Analyzing weak microwave signals in the GHz regime is a challenging task if the signal level is very low and the photon energy widely undefined. Due to its discrete level structure, a superconducting qubit is only sensitive to photons of certain energies. With a multi-level quantum system (qudit) in contrast, the unknown photon frequency can be deduced from the higher level AC Stark shift. The measurement accuracy is given by the signal amplitude, its detuning from the discrete qudit energy level structure and the anharmonicity. We demonstrate an energy sensitivity in the order of $10^{-4}$ with a measurement range of 1 GHz. Here, using a transmon qubit, we experimentally observe shifts in the transition frequencies involving up to three excited levels. These shifts are in good agreement with an analytic circuit model and master equation simulations. For large detunings, we find the shifts to scale linearly with the power of the applied microwave drive.

We derive the theory of open quantum system dynamics intervened by a series of nonselective measurements. We analyze the cases of time independent and time dependent Hamiltonian dynamics in between the measurements and find the approximate master equation in the stroboscopic limit. We also consider a situation, in which the measurement basis changes in time, and illustrate it by nonselective measurements in the basis of diabatic states of the Landau-Zener model.

Shannon entropy ($S$), R{\'e}nyi entropy ($R$), Tsallis entropy ($T$), Fisher information ($I$) and Onicescu energy ($E$) have been explored extensively in both \emph{free} H atom (FHA) and \emph{confined} H atom (CHA). For a given quantum state, accurate results are presented by employing respective \emph{exact} analytical wave functions in $r$ space. The $p$-space wave functions are generated from respective Fourier transforms$-$for FHA these can be expressed analytically in terms of Gegenbauer polynomials, whereas in CHA these are computed numerically. \emph{Exact} mathematical expressions of $R_r^{\alpha}, R_p^{\beta}$, $T_r^{\alpha}, T_p^{\beta}, E_r, E_p$ are derived for \emph{circular} states of a FHA. Pilot calculations are done taking order of entropic moments ($\alpha, \beta$) as $(\frac{3}{5}, 3)$ in $r$ and $p$ spaces. A detailed, systematic analysis is performed for both FHA and CHA with respect to state indices $n,l$, and with confinement radius ($r_c$) for the latter. In a CHA, at small $r_{c}$, kinetic energy increases, whereas $S_{\rvec}, R^{\alpha}_{\rvec}$ decrease with growth of $n$, signifying greater localization in high-lying states. At moderate $r_{c}$, there exists an interplay between two mutually opposing factors: (i) radial confinement (localization) and (ii) accumulation of radial nodes with growth of $n$ (delocalization). Most of these results are reported here for the first time, revealing many new interesting features. Comparison with literature results, wherever possible, offers excellent agreement.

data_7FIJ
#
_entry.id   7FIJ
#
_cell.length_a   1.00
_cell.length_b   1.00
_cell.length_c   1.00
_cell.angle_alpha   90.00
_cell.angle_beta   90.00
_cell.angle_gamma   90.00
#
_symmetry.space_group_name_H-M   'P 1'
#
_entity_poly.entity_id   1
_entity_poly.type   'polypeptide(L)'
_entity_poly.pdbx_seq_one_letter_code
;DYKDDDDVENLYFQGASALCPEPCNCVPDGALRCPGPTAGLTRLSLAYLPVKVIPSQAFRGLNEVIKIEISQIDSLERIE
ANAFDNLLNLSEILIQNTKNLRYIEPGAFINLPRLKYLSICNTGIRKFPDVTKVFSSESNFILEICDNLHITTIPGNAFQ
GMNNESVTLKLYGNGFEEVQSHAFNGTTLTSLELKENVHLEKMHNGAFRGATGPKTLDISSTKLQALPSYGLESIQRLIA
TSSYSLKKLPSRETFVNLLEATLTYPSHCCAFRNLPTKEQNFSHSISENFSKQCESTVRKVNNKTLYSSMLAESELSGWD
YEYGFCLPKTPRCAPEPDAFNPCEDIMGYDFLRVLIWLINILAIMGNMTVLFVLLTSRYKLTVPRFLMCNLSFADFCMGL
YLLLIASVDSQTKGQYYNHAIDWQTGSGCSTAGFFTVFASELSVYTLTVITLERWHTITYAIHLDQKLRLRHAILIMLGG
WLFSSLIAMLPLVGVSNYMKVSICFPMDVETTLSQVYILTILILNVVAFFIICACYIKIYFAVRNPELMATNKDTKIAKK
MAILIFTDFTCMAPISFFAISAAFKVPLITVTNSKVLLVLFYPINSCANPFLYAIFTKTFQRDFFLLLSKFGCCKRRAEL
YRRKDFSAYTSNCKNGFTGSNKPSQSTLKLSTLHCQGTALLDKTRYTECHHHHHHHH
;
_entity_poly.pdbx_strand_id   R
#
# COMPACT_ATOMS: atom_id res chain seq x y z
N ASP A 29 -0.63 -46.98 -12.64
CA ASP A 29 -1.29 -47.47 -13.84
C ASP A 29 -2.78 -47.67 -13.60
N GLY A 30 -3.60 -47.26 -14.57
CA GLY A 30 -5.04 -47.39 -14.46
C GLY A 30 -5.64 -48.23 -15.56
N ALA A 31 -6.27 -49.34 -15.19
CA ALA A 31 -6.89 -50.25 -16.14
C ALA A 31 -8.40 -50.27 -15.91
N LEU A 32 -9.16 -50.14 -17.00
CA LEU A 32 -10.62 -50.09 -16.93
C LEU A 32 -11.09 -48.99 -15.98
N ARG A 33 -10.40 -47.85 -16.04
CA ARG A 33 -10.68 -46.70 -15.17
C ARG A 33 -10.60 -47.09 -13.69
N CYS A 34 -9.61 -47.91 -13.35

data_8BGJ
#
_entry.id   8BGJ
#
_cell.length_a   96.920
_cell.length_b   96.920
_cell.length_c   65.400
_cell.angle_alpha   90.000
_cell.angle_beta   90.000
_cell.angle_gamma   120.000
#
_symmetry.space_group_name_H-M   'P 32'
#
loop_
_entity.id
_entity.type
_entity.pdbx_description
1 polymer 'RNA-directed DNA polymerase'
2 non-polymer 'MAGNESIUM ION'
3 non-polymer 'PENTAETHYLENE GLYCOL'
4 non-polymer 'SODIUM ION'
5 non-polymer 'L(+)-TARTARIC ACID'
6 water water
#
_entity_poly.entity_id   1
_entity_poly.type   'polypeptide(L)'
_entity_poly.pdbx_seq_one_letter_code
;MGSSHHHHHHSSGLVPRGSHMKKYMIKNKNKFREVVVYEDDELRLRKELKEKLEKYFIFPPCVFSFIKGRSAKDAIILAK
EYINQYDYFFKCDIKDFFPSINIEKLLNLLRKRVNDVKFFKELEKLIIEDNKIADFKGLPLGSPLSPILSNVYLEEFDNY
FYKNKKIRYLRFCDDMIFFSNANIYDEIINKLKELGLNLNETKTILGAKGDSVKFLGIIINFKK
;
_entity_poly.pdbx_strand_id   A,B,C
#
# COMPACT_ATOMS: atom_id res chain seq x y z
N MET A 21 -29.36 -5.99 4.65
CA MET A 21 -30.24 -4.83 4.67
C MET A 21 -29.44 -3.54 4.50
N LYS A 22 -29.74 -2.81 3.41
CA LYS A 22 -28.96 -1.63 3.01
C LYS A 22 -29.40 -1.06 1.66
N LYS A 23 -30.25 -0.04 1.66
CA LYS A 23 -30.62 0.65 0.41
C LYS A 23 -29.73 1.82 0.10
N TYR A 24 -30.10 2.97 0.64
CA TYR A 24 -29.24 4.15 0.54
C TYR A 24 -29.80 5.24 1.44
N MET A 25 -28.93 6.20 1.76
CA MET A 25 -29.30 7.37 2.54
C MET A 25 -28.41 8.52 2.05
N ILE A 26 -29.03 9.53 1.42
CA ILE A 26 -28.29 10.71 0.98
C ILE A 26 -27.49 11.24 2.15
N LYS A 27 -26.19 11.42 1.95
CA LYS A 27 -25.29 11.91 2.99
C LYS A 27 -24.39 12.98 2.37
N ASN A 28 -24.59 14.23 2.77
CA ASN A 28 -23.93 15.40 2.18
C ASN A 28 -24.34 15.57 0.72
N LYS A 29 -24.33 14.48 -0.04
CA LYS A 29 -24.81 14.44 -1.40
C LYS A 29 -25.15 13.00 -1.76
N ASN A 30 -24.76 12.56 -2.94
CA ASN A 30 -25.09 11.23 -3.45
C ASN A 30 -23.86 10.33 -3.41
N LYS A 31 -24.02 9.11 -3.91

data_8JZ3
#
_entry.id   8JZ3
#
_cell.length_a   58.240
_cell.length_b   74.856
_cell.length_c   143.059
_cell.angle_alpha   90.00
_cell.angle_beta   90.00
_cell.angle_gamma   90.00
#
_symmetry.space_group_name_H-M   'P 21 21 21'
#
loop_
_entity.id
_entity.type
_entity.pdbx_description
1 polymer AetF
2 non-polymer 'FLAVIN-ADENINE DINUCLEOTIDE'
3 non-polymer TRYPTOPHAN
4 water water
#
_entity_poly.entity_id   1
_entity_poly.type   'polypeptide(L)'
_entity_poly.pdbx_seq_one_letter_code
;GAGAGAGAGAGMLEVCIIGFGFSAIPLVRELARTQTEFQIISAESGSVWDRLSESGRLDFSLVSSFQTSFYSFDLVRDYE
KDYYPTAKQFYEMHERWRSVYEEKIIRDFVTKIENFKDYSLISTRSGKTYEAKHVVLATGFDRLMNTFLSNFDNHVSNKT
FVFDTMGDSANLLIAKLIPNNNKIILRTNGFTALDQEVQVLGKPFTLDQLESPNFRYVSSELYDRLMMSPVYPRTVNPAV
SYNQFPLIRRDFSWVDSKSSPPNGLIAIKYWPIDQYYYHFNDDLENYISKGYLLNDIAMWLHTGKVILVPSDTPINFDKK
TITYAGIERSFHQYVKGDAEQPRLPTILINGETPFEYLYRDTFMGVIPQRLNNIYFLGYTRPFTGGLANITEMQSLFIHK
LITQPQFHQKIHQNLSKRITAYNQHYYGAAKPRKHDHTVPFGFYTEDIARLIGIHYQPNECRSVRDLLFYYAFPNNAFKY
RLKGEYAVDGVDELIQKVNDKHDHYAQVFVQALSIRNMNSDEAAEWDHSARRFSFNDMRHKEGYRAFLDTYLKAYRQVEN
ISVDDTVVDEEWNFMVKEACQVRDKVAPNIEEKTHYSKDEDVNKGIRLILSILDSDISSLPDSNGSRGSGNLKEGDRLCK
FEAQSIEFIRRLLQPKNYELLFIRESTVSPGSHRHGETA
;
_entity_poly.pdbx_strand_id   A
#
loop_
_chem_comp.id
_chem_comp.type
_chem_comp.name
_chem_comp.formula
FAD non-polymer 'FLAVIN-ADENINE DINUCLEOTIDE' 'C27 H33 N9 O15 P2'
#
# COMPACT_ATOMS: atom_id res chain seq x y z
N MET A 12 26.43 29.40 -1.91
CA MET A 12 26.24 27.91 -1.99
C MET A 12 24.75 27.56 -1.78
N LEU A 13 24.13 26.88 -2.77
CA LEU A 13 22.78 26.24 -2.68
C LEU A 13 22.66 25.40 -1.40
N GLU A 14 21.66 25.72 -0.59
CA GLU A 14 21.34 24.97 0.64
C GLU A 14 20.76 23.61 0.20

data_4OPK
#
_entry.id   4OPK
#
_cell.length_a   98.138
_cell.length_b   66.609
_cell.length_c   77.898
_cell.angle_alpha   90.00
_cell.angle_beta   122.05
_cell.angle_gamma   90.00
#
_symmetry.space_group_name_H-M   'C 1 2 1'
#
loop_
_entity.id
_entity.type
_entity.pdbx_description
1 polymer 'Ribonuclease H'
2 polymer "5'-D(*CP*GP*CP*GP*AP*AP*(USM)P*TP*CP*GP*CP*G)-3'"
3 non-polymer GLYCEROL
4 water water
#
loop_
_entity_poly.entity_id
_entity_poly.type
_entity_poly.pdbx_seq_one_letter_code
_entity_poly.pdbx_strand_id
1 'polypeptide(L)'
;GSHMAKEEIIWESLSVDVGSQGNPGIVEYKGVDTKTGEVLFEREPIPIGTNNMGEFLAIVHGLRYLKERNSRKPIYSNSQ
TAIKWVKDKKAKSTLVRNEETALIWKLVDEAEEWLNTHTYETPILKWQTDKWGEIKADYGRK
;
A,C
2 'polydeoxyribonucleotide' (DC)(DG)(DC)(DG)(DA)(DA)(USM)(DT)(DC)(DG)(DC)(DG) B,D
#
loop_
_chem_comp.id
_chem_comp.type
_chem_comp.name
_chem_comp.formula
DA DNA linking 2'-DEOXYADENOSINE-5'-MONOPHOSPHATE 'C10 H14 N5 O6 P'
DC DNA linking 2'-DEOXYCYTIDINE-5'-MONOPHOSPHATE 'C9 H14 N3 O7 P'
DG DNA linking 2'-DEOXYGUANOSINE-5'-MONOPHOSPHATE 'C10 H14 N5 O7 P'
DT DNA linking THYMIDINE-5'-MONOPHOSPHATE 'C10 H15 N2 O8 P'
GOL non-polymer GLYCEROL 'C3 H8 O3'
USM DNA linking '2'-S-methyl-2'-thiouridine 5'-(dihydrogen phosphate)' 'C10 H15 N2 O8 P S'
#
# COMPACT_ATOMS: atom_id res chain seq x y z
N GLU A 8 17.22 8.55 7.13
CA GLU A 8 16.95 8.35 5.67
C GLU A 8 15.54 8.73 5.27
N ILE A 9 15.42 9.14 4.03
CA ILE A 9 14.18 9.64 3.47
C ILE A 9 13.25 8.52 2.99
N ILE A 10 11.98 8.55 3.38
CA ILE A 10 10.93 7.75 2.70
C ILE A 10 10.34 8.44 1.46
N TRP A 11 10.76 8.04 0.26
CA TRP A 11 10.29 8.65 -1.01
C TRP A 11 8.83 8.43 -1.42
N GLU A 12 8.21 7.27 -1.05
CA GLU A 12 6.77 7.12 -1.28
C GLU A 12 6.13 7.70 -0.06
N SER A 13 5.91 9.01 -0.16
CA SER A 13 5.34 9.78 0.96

The accessible information and the informational power quantify the maximum amount of information that can be extracted from a quantum ensemble and by a quantum measurement, respectively. Here, we investigate the tradeoff between the accessible information (informational power, respectively) and the purity of the states of the ensemble (the elements of the measurement, respectively). Under any given lower bound on the purity, i) we compute the minimum informational power and show that it is attained by the depolarized uniformly-distributed measurement; ii) we give a lower bound on the accessible information. Under any given upper bound on the purity, i) we compute the maximum accessible information and show that it is attained by an ensemble of pairwise commuting states with at most two distinct non-null eigenvalues; ii) we give a lower bound on the maximum informational power. The present results provide, as a corollary, novel sufficient conditions for the tightness of the Jozsa-Robb-Wootters lower bound to the accessible information.